THOUGHTFUL ITEMS FOR SCOUTERS
After I had this Nathaniel Hawthorne quote last month
“Easy reading is hard writing”
My friend, Dr. Benson (of Penn), told me I left off the corollary. I told him I did not have a source but said I should run it anyway, so here it is –
“Hard reading is easy writing”
That reminds me of the following quote that is often misattributed to Mark Twain:
“If I had more time I would write a shorter letter.”
This quote is by the 17th-century French philosopher and mathematician, Blaise Pascal (1623-62), written in a letter to a friend. Maybe that explains why Baloo’s Bugle editions get so long!! CD
April Theme Prayer
Cub Scout Roundtable Leaders’ Guide
We give thanks for the journey that we as leaders are privileged to take with our boys. We hope to be the leaders they need to show them the way today, that they may become young men of character tomorrow. AMEN
"It is better to give others a piece of your heart rather than a piece of your mind."--Our Daily Bread
"Life can only be understood backwards; but it must be lived forwards." --Soren Kierkegaard
A Recipe for Children
Leslie of http://www.cubbobwhite.net
Reported that a friend found this in the “Centennial Cookbook 1875-1975," made by the ladies of First Baptist Church in Oelwein, Iowa. J
Be sure to visit her site for many useful items CD
1 large field
1/2 dozen children (any size)
3 small dogs
1 narrow brook. pebbly if possible,
ü Mix children and dogs;
ü Empty into field, stirring continually.
ü Sprinkle with field flowers;
ü Pour into brook gently over pebbles;
ü Cover all with a deep blue sky to bake in the sun.
ü When children are well browned they may be removed for they will be found
ü All right and ready to be set away to cool in the bathtub.
The 12 Best Myths About Scouting
Baltimore Area Council
1. It’ll take you only a couple of hours a week. It’s authorship has been lost in the mists of time, but this one has probably been around since 1908 when the first Scouters were being recruited. Being a dedicated Scouter (is there any other kind?) takes an average of at least seven hours, 52 minutes, and 36 seconds per week.
2. The parents will help you. Sure, some parents will help you, but they will be the same few people every time. Remember, however, that the amount of parental help you receive is directly proportional to the amount of parental involvement you encourage. If you don’t ask, you won’t get.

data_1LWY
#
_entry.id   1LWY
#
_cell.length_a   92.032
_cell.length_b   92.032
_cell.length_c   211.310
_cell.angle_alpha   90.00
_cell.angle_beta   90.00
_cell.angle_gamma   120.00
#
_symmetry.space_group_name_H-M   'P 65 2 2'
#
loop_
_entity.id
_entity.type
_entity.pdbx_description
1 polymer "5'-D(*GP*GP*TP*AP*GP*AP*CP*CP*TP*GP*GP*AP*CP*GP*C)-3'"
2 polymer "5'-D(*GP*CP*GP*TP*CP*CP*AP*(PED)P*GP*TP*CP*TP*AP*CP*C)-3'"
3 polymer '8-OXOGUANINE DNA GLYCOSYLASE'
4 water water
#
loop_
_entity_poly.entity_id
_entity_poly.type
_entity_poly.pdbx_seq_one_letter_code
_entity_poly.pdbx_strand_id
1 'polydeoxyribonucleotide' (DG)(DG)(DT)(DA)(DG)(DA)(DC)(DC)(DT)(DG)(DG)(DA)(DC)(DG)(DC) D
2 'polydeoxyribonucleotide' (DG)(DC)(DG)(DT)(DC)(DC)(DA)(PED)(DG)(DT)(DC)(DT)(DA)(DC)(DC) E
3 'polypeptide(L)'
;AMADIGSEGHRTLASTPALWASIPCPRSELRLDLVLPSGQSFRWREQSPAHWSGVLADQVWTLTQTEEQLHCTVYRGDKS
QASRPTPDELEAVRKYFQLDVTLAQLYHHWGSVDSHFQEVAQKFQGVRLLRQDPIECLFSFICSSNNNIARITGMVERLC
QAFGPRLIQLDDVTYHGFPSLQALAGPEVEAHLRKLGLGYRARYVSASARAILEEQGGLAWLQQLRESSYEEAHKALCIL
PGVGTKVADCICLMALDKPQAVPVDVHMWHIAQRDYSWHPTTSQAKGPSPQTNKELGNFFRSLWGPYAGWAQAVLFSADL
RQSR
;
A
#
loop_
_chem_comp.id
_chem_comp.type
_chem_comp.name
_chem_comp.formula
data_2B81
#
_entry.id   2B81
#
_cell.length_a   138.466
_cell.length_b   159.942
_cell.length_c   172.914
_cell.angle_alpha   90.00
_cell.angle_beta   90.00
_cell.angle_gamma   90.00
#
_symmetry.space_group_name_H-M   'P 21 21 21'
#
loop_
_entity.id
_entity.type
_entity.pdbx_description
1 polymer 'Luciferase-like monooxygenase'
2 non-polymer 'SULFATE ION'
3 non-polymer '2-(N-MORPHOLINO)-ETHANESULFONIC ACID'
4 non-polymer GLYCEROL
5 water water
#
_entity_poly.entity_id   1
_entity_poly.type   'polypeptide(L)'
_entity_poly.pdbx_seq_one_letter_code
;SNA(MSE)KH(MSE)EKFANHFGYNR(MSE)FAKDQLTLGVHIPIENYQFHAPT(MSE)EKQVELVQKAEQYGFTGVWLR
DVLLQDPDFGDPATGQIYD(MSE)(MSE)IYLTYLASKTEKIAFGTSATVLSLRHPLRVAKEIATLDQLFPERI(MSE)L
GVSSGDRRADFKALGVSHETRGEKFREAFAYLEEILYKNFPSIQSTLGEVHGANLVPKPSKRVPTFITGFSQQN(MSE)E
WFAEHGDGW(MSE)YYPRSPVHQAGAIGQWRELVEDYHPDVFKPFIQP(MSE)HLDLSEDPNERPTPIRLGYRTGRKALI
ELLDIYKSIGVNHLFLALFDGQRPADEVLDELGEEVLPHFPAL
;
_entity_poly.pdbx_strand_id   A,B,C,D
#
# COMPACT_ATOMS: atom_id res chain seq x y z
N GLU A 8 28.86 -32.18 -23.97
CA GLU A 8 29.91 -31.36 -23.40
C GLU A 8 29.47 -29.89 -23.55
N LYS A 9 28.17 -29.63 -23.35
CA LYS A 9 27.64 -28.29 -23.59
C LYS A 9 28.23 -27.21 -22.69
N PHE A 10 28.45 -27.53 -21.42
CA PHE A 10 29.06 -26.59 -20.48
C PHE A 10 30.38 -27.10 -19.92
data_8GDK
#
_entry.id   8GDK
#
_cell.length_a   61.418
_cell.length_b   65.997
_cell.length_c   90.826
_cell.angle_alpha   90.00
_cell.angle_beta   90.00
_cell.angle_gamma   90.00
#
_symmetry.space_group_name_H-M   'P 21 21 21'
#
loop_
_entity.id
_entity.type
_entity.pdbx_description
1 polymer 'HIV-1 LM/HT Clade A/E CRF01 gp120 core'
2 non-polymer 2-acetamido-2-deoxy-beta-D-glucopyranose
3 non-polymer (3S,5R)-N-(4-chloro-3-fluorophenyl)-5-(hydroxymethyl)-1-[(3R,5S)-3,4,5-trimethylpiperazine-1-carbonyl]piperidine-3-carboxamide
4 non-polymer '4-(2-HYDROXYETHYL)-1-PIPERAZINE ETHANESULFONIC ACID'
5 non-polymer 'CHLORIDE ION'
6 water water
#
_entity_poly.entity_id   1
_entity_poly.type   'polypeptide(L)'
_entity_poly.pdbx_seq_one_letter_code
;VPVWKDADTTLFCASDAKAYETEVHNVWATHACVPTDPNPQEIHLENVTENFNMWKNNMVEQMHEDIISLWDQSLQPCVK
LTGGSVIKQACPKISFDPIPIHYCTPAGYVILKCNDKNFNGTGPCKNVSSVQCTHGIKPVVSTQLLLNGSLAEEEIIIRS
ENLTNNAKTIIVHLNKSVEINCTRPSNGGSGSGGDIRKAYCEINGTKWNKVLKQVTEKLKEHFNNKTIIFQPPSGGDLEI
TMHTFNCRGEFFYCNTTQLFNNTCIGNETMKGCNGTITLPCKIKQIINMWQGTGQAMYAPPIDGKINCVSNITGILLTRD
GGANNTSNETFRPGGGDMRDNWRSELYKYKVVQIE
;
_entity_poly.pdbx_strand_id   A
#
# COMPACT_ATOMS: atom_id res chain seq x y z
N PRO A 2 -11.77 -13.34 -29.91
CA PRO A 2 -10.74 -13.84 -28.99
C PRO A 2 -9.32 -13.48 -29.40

3. You only have to wear a uniform from the waist up. Originally, this may have been an attempt to soften the paramilitary label often hung on Scouting. Certainly, no one can accuse a bunch of half-dressed slobs of resembling anything military. If the members of your group look like the rear guard of a peasant revolt, who’s setting the example? Surely not you!
4. You don’t have to take training if you don’t want to. Everyone knows that any adult Scouter can fool a bunch of kids, right? Who needs special training, right? What could you possibly learn? Well, with an attitude like that, probably not too much. But, would you want your kids coming to your meeting with the same attitude?
5. The community will support you. They will support you. They’ll give you their newspapers in paper drives. They’ll donate food during food drives. But they won’t actually come out to your meetings to help you run an exciting program.
6. You’ll love every minute of it. Let’s face it; you’ll have moments of deep, dark, desolate despair when you think your program will never work. Luckily, exhilarating flashes of sheer delight when your program does work will vastly outweigh these moments.
7. It won’t cost you a dime. It will, however, cost you several dollars - for uniforms, transportation to and from events, training literature, annual registration, and badges. Yes, your Pack will have a budget for program items. You will still have to fork over some cash, usually when you can least afford it. Think of it as the best investment you will ever make.
8. Your family will be thrilled by your involvement. Your family will initially be very proud of your altruism. Their pride will be replaced shortly by a sense of loss as you become more and more immersed in an organization they don’t understand. Examine your priorities. If Scouting is Numero Uno, review your list one more time.
9. The youth you serve will thank you. They will, but probably not in your lifetime.
10. The parents will thank you. Only mentally, for giving them a brief respite on Thursday nights from the onerous task of raising young Johnny (or Daniel or Nick...).
11. Your country will thank you. Not really. The Governor may one day shake your hand in grateful acknowledgment of your contribution to the development of youth, but don’t hold your breath.
12. Going back to the basics would solve all our problems. Retrospective rubbish that only rates about half on the scuttlebutt scale. We’re trying to develop leaders, not nostalgists. The past was a blast, but that was then, this is now. Current problems need modern solutions. By all means let’s keep this movement moving in the best direction… Forward.